|Maine House||District 151|
|Maine Senate||District 1|
|Area sq. mi.||(total) 39.3|
|Area sq. mi.||(land) 37.2|
Total=land+water; Land=land only
[EE-gul ] is a town in Aroostook County first organized for election purposes on July 11, 1859 from the township T16 R7 WELS. After many organizations and reorganizations, it was incorporated as a town on March 16, 1911.
Settled in the 1840’s by Acadian-French and Irish immigrants, it was named for the many eagles at the Lake by a Major Strickland traveling north from Bangor during the Aroostook War period.
The town, though under pressure, has essentially maintained its population from 1970 though 2010.
Some extracts from “The History of Eagle lake, Maine”*:
1839 – In January of 1839 a 200-man posse, noted many white headed eagles in the vicinity of the lake, so they named it Eagle Lake.
1840 – The first settler, Sefroi Nadeau, settled in the Eagle Lake area.
1870 – The first sawmill was constructed.
1879 – Three sawmills and one gristmill are in Eagle Lake.
1886 – James Seymour opened the first variety store and William Brown opened the first drug store and post office.
1888 – Clement Dubay opened Eagle Lake’s first hotel, the Eagle Lake Exchange, and John M. Brown opened the second variety store.
1905 – Construction of Northern Maine General Hospital began.
1908 – Standard Wood Company opened a plant to process kindling wood for urban dwellers to use to light coal fires in their homes.
1908 – Telephones were installed as early as this year. The company was Eagle Lake Telephone Company.
1956 – The Eagle Lake Lumber Mill went through bankruptcy.
1957 – The mill, sold to John T. Batts of Grand Rapids, Michigan, was reopened to manufacture coat-hanger blanks; the last dry goods store closed.
Eagle Lake spawns the Fish River, which empties into the St. John River at Fort Kent. Maine Route 11 serves the town as it moves from Fort Kent, though Eagle Lake and south through the western portion of Aroostook County.
Eagle Lake Public Reserved Land, in nearby T16 R6 and T16 R 5 WELS, is a 23,000-acre area including most of the Lake. It abuts Square Lake to the east with a thoroughfare connecting the two lakes. Access is off the Sly Brook Road, connecting with Route 11 at Soldier Pond (Wallagrass) or by boat from the launch in the town of Eagle Lake.
The narrow land between Chamberlain Lake and Eagle Lake was once the site of a tramway and a short rail line transporting logs from Chamberlain to Eagle Lake.
It was abandoned in 1907 after A. O. Lombard’s log hauler made it obsolete. It is now a historic site with much of the old machinery and locomotives visible. Details and more photos are in the Greenville article. [Frank A. Beard photo]
The town itself is host to the Dickwood Lake Wildlife Management Area, which borders the “Big Woods”, a large tract of undeveloped privately owned industrial forest land.
As described in a report by the Department of Inland Fisheries and Wildlife,
Access to this 4300 acre parcel is off of Route 11, through the Gilmore Brook Road where four wheel drive vehicles are recommended due to rough terrain. This parcel is characterized by large picturesque hardwood ridges surrounding Dickwood Lake. Large tracts of forested land dominate the area creating a setting for solitude and a remote hunting opportunity for those hunters who like to get outdoors and walk. Due to the higher elevation, severe winters, and minimal winter cover, deer populations exist in small pockets. Bird hunting can be favorable depending on the season and location.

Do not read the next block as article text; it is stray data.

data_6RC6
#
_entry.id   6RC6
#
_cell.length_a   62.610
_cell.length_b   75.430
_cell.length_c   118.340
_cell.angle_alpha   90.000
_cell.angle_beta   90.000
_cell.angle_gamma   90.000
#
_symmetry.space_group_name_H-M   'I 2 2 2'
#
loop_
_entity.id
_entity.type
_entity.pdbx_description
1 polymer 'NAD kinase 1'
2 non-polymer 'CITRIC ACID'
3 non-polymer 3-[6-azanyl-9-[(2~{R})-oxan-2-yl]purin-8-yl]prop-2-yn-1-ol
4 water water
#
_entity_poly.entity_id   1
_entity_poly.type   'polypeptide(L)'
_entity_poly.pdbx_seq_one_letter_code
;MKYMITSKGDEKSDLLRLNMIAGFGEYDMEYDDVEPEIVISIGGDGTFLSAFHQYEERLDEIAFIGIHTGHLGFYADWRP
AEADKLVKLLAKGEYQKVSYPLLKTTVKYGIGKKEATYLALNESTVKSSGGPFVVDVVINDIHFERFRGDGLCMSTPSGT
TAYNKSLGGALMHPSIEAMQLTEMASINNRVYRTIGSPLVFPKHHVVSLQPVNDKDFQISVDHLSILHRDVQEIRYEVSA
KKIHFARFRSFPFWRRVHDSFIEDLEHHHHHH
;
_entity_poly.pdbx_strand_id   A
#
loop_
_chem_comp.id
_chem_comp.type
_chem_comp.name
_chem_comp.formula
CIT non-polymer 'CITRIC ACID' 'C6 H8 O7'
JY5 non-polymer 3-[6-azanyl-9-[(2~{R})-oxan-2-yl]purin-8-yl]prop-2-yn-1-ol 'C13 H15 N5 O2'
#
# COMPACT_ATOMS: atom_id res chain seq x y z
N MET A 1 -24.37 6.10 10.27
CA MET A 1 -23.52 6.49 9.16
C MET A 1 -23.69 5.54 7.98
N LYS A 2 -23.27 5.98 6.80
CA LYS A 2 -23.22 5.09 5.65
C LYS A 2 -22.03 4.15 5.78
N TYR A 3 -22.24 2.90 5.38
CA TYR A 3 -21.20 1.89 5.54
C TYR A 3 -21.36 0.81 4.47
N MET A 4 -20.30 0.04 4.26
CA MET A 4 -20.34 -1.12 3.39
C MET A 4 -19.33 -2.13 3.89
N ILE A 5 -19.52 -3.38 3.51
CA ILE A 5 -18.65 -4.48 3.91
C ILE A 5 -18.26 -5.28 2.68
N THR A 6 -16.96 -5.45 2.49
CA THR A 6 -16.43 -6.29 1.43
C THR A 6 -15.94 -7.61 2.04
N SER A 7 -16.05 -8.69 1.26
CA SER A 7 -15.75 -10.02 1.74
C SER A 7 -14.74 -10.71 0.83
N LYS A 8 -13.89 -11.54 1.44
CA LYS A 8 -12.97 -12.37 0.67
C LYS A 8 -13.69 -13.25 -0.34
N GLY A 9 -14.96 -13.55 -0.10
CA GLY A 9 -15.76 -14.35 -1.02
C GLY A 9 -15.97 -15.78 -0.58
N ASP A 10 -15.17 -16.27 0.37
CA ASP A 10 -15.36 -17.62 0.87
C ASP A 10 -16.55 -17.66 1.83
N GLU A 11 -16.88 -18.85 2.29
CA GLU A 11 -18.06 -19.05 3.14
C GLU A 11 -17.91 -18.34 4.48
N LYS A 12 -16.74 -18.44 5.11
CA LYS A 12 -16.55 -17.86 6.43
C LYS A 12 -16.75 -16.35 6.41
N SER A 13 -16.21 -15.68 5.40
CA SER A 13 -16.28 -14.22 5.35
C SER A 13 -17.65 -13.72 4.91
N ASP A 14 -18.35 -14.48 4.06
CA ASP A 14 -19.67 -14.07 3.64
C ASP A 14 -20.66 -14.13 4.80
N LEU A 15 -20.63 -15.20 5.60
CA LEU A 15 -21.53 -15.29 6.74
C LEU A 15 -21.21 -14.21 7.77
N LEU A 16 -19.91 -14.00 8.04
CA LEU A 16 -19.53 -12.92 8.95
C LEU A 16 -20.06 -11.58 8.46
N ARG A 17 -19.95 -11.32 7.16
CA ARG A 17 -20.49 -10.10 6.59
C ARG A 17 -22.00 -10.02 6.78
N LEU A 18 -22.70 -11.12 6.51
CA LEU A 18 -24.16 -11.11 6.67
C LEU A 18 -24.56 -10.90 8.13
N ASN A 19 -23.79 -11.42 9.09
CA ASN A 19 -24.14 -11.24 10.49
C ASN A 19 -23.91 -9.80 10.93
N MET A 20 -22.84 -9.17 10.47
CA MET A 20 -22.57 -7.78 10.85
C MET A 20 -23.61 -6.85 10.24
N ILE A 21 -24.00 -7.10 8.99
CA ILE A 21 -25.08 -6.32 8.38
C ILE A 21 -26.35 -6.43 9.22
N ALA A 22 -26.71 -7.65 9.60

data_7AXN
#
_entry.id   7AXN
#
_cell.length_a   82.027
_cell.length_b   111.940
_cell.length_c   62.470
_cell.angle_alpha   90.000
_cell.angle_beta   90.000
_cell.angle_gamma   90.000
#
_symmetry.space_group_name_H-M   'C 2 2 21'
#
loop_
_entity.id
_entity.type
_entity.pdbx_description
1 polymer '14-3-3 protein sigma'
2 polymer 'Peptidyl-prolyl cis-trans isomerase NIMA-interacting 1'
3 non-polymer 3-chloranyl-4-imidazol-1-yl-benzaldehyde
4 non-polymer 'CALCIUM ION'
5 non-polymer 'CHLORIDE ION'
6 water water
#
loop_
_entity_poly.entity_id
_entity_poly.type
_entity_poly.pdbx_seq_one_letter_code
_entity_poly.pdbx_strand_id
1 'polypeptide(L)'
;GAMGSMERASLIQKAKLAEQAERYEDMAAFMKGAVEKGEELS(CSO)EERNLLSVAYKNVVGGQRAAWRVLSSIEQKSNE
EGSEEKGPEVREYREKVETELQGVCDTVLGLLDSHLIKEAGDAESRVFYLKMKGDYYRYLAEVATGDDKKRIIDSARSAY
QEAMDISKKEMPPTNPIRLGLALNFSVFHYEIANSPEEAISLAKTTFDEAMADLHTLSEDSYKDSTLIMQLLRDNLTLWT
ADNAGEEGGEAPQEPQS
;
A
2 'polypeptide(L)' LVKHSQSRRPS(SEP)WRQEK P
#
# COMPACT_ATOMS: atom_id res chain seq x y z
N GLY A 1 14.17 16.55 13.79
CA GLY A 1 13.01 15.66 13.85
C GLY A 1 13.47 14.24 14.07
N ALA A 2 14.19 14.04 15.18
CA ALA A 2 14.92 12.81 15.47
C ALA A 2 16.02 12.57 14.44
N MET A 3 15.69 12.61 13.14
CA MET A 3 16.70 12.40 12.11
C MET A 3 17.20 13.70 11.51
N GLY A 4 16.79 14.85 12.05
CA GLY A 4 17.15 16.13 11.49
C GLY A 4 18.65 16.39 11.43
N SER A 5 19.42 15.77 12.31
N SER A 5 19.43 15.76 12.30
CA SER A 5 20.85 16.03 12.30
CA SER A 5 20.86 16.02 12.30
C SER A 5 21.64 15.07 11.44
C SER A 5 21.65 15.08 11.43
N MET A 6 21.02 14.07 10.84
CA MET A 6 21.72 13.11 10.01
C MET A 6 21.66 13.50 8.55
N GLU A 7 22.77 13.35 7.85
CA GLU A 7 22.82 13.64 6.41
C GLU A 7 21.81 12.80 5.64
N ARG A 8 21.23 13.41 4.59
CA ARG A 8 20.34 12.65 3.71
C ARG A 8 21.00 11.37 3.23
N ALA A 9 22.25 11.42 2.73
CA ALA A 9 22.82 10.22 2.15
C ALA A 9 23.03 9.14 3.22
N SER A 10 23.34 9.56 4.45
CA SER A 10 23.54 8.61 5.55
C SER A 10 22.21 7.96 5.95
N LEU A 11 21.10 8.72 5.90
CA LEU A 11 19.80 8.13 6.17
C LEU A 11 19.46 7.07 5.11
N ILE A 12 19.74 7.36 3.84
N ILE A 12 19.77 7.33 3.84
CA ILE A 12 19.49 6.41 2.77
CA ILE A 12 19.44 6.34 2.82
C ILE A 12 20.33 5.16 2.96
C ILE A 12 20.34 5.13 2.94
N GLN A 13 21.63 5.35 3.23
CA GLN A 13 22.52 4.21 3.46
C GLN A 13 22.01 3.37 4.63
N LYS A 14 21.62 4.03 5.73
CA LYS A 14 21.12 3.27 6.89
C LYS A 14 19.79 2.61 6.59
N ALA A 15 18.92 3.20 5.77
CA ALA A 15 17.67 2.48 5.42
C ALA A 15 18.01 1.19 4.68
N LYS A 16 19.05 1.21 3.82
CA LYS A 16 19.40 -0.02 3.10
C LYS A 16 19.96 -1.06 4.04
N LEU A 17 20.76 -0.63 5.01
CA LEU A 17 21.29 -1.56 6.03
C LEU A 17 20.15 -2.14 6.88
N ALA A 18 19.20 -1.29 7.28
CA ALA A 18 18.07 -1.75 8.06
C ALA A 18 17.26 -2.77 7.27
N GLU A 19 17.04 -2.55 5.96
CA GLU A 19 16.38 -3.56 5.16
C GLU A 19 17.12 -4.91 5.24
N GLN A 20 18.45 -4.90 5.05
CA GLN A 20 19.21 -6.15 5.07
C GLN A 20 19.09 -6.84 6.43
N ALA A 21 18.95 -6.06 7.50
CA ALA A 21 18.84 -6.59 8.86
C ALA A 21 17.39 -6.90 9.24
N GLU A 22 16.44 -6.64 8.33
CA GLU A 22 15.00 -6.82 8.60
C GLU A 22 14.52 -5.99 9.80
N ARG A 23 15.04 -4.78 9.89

The town is the birthplace and long-time residence of former Maine House Speaker John L. Martin.
Betts, Anthony. Green Wood and Chloroform: How a Young English Doctor Settled in Rural Maine. Camden, ME. Down East Books. c1998.
Callnan, Miriam Therese. Aroostook Architect: The Life and Times of the Reverend Joseph S. Marcoux. Brunswick, Me. Harpswell Press. 1977.
Chassé, Marc. Blackie’s Boat on Eagle Lake, Maine. [moving image recording] ; Lions band 7/5/2010. Fort Kent, Me. Marc Chassé, 2010. [University of Maine at Fort Kent, Blake Library]
Chassé, Marc. Eagle Lake 100 [moving image recording]; French Club; Ski Meet. Fort Kent, Me. Marc Chassé. 2010. [University of Maine at Fort Kent, Blake Library]
*“The History of Eagle lake, Maine.” http://www.eaglelaketown.org/history.htm
The History of Eagle Lake. Houlton, Me. Aroostook Print Shop. 1963? (Cataloger Note: Extract from: Annual report of the municipal officers of the town of Eagle Lake, Maine for the municipal year ending February 28, 1963.)
Maine. Department of Inland Fisheries and Wildlife. Region G. Ashland, Me. Undated. “The Aroostook Region.” https://www.maine.gov/ifw/hunting_trapping/regional_information/regiong.htm (accessed April 8, 2013)
Ouellette, James C. Eagle Lake: The History of a Lumbering Town in Aroostook County, Maine. Brunswick, Me. Harpswell Press. c1980.
National Register of Historic Places – Listings
Big Black Site, Address Restricted